I'm still tired of the singers though, LOL!!!!  80% of true communication is non-verbal...think about it, someone can tell you something all day long, and if all you could do is hear the words, you would have a very hard time telling whether it was genuine or not.  The music is proof though, give someone an instrument, and the true feelings will pour out of it...in the spirit, joyful, sad, angry, disinterested, it all shows through the choice of notes/modes and the feel of their playing.  You could argue that singers have the same power, but again, it's the melody, not the words that move it...wow, I'm really hung up on this, lol.
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Re: The Great Debate
« Reply #36 on: September 05, 2011, 11:25:47 AM »
I've only been playing CCM for 3yrs. I noticed some songs are more suited for guitar keys.The stuff that really moves me in the HOLY SPIRIT is gospel music.
I came to realize that the songs are more piano orientated.So i bought a dummy book on how to play piano it seemed to realy help.I can see where a person who is versed in jazz would have an easier time.I guess it just comes down to learning theory and praying alot!

Offline funkStrat_97

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Re: The Great Debate
« Reply #37 on: January 29, 2012, 06:13:36 PM »
I've only been playing CCM for 3yrs. I noticed some songs are more suited for guitar keys.The stuff that really moves me in the HOLY SPIRIT is gospel music.
I came to realize that the songs are more piano orientated.So i bought a dummy book on how to play piano it seemed to realy help.I can see where a person who is versed in jazz would have an easier time.I guess it just comes down to learning theory and praying alot!

Traditional black gospel music has strong influences from jazz and blues.  Basically, it tends to follow whatever musical trend is popular among the "urban" listeners.  As a result, a lot of today's gospel is a reflection of R&B/Soul and even Hip-Hop.

Interestingly; music that falls under the umbrella of Contemporary Christian Music is supposed to include any style of music with Christian themed lyrics set to contemporary musical trends.  In theory, this should include a lot of modern black gospel (and to a limited extent, some gospel artists do get some exposure to the CCM market and there are some modern Christian pop artists who have songs that are basically straight up gospel).  As a result, CCM is basically a term that codifies Christian pop.  Even some heavier Christian rock bands get little to no love from the CCM machine.  Some people have even suggested that one reason that a lot of urban musical styles are not focused upon in CCM is because of what amounts to institutionalized racism; meaning that the effects of racial segregation have become so ingrained in us that it have become by default the status quo.  But I digress....this is a whole other topic for discussion.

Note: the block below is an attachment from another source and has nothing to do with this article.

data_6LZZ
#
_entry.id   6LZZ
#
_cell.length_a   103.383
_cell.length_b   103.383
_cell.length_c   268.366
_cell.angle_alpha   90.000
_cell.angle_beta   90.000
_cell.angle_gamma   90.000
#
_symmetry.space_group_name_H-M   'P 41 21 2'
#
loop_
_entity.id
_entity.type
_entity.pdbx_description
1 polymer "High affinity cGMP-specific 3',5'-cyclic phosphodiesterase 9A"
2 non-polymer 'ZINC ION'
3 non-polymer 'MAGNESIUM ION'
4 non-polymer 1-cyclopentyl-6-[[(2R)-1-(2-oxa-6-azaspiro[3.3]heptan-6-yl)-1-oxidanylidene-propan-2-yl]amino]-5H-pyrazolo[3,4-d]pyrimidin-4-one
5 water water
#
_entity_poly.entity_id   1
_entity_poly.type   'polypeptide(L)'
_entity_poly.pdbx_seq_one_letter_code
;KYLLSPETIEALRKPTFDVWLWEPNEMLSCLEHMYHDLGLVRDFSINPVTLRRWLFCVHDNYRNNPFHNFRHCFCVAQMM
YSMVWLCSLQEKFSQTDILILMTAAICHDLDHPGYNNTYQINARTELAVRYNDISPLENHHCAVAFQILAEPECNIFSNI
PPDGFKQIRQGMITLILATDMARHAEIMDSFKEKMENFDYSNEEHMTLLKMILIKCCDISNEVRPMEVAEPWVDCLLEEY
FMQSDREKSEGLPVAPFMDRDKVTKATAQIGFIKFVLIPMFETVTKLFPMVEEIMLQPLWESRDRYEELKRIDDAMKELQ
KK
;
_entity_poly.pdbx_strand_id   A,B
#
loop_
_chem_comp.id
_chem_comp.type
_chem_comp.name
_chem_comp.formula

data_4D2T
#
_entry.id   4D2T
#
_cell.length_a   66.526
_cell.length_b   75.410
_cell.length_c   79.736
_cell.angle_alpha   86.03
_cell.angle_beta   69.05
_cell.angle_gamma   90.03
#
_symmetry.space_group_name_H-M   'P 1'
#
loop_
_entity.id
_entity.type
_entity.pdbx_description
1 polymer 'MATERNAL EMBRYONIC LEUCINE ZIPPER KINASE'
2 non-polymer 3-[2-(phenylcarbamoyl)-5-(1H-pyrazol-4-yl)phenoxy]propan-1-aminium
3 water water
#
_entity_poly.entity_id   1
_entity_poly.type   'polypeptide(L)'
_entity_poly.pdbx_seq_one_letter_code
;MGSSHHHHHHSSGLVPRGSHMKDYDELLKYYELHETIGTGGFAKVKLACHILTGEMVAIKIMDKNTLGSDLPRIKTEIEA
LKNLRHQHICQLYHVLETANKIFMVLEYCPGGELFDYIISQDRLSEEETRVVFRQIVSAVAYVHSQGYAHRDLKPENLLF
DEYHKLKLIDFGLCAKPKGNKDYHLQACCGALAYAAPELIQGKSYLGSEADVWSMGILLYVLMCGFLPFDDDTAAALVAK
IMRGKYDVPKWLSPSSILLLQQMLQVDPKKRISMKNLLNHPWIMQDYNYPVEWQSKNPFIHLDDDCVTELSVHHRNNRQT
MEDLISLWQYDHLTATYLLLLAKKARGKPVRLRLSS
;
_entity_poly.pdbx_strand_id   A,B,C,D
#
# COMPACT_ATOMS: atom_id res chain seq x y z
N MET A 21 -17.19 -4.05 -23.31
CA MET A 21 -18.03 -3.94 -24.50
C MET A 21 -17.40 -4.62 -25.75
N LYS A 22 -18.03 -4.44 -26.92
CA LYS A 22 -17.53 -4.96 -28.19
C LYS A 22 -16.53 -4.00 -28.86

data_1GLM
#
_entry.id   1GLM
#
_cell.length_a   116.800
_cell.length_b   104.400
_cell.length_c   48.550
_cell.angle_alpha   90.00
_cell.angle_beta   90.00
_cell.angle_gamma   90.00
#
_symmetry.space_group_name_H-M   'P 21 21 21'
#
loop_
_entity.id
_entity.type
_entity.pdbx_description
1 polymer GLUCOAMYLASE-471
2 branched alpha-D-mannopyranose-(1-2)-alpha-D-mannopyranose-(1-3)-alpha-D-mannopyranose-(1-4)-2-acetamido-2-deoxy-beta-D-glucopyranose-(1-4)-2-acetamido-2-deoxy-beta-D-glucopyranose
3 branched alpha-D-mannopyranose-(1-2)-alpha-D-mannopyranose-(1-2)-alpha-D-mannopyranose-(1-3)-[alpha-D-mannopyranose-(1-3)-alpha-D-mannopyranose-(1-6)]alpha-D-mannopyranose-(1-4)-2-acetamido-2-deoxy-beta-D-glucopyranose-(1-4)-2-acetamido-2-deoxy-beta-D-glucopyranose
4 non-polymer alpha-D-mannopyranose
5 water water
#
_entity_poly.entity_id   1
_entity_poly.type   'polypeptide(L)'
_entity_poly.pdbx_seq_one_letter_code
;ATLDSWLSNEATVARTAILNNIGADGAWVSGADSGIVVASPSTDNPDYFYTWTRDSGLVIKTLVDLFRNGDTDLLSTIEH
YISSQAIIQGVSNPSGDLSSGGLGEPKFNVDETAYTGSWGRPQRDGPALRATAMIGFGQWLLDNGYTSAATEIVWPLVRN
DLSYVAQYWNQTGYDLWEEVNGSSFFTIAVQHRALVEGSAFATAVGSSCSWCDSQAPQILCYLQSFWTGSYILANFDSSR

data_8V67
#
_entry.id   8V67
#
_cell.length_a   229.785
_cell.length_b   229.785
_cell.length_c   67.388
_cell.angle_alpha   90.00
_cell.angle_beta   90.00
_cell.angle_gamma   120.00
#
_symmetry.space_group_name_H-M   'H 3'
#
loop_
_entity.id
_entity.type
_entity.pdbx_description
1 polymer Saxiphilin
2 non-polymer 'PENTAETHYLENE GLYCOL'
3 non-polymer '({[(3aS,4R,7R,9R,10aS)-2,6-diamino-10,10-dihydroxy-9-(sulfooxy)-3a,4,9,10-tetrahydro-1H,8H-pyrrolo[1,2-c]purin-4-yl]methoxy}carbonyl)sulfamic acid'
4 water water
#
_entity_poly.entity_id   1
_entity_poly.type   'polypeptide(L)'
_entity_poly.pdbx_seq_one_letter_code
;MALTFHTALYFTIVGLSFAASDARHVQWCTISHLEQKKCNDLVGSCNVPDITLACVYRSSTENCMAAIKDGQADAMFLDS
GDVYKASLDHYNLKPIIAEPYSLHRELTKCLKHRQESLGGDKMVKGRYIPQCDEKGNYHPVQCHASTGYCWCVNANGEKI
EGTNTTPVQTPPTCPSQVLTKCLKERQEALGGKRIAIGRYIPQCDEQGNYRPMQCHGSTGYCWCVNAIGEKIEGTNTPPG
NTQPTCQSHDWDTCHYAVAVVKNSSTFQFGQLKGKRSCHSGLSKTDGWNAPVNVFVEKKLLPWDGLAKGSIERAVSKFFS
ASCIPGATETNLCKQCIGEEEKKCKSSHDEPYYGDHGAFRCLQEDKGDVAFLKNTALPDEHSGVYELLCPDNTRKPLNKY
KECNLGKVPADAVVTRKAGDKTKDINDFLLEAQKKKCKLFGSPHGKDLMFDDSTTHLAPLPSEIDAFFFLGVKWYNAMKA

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Offline funkStrat_97

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Re: The Great Debate
« Reply #38 on: January 29, 2012, 08:14:23 PM »
Have you ever seen the GMC network's two video shows Uplifting Urban and Uplifting Pop? The main qualification to be on Uplifting Urban is that the lead singers skin is relatively dark. The lightest fluff pop songs by Black performers show up on "urban". Meanwhile the only white performer on the "urban" show seems to be Toby Mac, just because he raps. I don't even thing Martha Munizzi has cracked that color line. On the other hand some Gospel performers, beyond the crossover styles of Israel Houghton or William McDowell does show up on the "pop" telecast

The thing with Toby Mac, though, is that he has fully embraced urban music and while you can hear his rock influence, it is infused with a strong dose of hip-hop.  But I would consider him to be more "urban" than Nicole C. Mullen.  And then you have some talented artists like Mandisa - I have never heard any of her songs on our gospel station, but several of her songs have been and continue to be played on our local family-friendly format station.  And do you remember the group Anointed?  They actually were heavily played on CCM format before gospel stations started to play them (I believe that M.W. Smith was heavily involved in their early productions).  They did address the color difference somewhat directly when they released their song "Revive Us" in both "main" and "urban" mixes.
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Offline Cwadroon

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Re: The Great Debate
« Reply #39 on: February 25, 2014, 11:01:15 AM »
Hey folks. Great site and topics you have here... I think this is a very interesting question.....   My wife is from Africa and what she calls "Gospel Music" includes contemporary Christian music. I agree that gospel music could be any music speaking the truth of the "Gospel".. But we in the "west" and americas like to put labels and categorize everything. Country Gospel, Southern Gospel, Modern Gospel, etc etc.. I think respect should be shown to the origins of the Music in this part of the world, but also its always evolving somewhat too.... However.... you just cant beat a wahwah pedal with some blues or pentatonic licks hahaha. That will never die!